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CRIMINAL JUSTICE: Building an LGBTGNCQ Culturally Humble Defense Practice

Kimberly Forte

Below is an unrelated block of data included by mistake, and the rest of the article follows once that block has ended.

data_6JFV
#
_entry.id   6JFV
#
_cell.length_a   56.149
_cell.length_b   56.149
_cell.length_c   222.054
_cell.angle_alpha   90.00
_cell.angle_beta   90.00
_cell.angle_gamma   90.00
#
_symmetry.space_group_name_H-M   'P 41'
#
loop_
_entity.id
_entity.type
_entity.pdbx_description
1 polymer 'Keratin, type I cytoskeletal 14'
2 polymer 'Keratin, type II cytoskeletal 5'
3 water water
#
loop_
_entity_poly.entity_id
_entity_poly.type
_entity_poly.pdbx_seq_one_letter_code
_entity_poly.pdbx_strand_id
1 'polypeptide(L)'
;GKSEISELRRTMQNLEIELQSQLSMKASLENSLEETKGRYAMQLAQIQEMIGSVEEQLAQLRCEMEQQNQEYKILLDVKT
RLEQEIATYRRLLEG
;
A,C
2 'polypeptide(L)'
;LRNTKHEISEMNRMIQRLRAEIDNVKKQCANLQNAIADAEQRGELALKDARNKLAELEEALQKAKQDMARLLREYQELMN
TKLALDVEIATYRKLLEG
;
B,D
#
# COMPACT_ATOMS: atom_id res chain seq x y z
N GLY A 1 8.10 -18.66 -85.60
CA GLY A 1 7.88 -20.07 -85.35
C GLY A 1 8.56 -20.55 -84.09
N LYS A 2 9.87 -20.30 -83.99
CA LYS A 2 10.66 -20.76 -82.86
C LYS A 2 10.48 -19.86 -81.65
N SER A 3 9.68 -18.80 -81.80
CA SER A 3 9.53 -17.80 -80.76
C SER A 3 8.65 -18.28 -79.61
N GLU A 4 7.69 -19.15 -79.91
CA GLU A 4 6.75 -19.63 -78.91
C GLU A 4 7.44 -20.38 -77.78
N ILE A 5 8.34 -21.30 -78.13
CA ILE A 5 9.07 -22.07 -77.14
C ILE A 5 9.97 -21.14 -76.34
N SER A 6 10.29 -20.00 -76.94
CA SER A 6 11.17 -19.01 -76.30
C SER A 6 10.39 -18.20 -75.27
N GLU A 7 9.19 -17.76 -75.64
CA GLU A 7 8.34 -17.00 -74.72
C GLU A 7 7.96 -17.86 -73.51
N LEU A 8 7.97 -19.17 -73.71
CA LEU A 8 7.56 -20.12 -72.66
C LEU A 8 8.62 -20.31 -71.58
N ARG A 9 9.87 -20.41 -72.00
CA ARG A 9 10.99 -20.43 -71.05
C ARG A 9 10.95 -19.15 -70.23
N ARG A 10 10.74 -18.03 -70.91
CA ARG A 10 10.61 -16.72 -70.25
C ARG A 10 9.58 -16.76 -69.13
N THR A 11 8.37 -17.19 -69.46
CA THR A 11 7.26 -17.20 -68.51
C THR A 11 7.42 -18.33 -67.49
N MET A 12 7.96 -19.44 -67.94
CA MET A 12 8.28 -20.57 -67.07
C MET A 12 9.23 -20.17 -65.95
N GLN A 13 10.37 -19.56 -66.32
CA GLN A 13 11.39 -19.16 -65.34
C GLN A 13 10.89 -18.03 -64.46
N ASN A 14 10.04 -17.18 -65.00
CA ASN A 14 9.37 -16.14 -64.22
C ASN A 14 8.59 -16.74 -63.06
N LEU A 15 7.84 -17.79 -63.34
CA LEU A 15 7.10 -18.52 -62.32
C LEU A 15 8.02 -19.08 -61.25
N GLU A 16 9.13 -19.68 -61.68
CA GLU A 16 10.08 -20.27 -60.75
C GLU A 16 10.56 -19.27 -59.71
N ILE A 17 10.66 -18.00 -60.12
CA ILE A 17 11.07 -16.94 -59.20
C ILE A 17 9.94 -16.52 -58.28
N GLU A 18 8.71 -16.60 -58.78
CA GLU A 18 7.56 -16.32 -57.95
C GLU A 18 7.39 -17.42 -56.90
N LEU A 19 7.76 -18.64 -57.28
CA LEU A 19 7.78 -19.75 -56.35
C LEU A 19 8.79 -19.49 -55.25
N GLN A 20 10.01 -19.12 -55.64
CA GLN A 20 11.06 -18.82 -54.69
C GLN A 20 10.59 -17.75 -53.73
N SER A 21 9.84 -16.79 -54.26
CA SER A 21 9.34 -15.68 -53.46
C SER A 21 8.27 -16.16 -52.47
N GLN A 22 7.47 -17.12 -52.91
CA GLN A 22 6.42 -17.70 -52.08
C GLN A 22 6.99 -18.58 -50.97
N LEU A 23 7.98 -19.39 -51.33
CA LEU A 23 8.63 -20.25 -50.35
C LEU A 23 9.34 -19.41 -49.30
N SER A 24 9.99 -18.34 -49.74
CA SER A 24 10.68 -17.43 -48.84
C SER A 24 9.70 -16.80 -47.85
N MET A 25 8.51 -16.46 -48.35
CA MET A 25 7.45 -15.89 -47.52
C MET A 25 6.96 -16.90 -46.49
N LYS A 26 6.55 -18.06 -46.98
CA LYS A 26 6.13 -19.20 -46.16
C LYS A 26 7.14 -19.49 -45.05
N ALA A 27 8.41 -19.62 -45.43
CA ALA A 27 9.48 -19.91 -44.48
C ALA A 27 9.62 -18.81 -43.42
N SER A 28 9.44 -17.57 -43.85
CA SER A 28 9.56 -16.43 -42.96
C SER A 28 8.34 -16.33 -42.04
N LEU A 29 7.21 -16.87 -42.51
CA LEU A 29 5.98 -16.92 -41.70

It is no secret to those who practice in the criminal justice system that the most marginalized individuals are often the most criminalized. In their evaluation of how identities of the accused play a role in cases, criminal defense practitioners and other stakeholders such as prosecutors and judges must recognize that sexual orientation and gender identities and expressions (SOGI/E) are factors in the criminalization of lesbian, gay, bisexual, transgender, gender nonconforming, and queer (LGBTGNCQ) individuals. The Legal Aid Society’s (Society’s) Criminal Defense Practice (CDP) is currently undergoing a practice-wide education of the oppression facing these clients, and CDP hopes to serve as an example of inclusion of cultural humility in its client-centered representation.

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